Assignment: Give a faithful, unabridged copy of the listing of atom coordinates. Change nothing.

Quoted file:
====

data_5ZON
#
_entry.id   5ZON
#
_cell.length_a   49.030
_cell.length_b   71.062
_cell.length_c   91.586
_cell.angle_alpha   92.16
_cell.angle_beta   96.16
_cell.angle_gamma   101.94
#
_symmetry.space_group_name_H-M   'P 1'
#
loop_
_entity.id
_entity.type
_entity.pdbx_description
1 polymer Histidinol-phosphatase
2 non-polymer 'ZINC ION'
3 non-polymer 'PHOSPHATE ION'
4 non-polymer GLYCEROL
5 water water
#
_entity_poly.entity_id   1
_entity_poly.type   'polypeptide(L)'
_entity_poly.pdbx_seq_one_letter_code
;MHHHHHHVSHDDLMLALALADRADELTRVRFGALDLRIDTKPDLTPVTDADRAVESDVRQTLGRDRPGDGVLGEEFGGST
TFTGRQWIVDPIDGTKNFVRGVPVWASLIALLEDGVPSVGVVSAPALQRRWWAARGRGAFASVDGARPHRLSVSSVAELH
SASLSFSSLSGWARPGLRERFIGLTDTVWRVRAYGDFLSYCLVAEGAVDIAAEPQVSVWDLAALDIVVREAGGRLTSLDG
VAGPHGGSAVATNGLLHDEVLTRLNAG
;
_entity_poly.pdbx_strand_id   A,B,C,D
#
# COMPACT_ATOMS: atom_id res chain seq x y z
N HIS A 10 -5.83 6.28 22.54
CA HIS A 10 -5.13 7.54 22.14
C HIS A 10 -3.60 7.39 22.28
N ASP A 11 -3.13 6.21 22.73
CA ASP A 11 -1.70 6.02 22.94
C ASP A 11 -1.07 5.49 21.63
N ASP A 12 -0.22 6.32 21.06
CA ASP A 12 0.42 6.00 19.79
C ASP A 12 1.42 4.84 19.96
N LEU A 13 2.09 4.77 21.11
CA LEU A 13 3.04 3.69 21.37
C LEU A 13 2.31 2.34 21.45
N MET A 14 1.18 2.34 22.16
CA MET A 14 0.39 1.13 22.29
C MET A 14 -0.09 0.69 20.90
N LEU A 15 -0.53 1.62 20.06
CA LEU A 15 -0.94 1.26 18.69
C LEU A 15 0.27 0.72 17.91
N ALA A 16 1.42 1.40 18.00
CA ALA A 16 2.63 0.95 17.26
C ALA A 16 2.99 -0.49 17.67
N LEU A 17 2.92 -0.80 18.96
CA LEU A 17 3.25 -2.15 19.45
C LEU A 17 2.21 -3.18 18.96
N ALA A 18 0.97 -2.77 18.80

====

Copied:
data_5ZON
#
_entry.id   5ZON
#
_cell.length_a   49.030
_cell.length_b   71.062
_cell.length_c   91.586
_cell.angle_alpha   92.16
_cell.angle_beta   96.16
_cell.angle_gamma   101.94
#
_symmetry.space_group_name_H-M   'P 1'
#
loop_
_entity.id
_entity.type
_entity.pdbx_description
1 polymer Histidinol-phosphatase
2 non-polymer 'ZINC ION'
3 non-polymer 'PHOSPHATE ION'
4 non-polymer GLYCEROL
5 water water
#
_entity_poly.entity_id   1
_entity_poly.type   'polypeptide(L)'
_entity_poly.pdbx_seq_one_letter_code
;MHHHHHHVSHDDLMLALALADRADELTRVRFGALDLRIDTKPDLTPVTDADRAVESDVRQTLGRDRPGDGVLGEEFGGST
TFTGRQWIVDPIDGTKNFVRGVPVWASLIALLEDGVPSVGVVSAPALQRRWWAARGRGAFASVDGARPHRLSVSSVAELH
SASLSFSSLSGWARPGLRERFIGLTDTVWRVRAYGDFLSYCLVAEGAVDIAAEPQVSVWDLAALDIVVREAGGRLTSLDG
VAGPHGGSAVATNGLLHDEVLTRLNAG
;
_entity_poly.pdbx_strand_id   A,B,C,D
#
# COMPACT_ATOMS: atom_id res chain seq x y z
N HIS A 10 -5.83 6.28 22.54
CA HIS A 10 -5.13 7.54 22.14
C HIS A 10 -3.60 7.39 22.28
N ASP A 11 -3.13 6.21 22.73
CA ASP A 11 -1.70 6.02 22.94
C ASP A 11 -1.07 5.49 21.63
N ASP A 12 -0.22 6.32 21.06
CA ASP A 12 0.42 6.00 19.79
C ASP A 12 1.42 4.84 19.96
N LEU A 13 2.09 4.77 21.11
CA LEU A 13 3.04 3.69 21.37
C LEU A 13 2.31 2.34 21.45
N MET A 14 1.18 2.34 22.16
CA MET A 14 0.39 1.13 22.29
C MET A 14 -0.09 0.69 20.90
N LEU A 15 -0.53 1.62 20.06
CA LEU A 15 -0.94 1.26 18.69
C LEU A 15 0.27 0.72 17.91
N ALA A 16 1.42 1.40 18.00
CA ALA A 16 2.63 0.95 17.26
C ALA A 16 2.99 -0.49 17.67
N LEU A 17 2.92 -0.80 18.96
CA LEU A 17 3.25 -2.15 19.45
C LEU A 17 2.21 -3.18 18.96
N ALA A 18 0.97 -2.77 18.80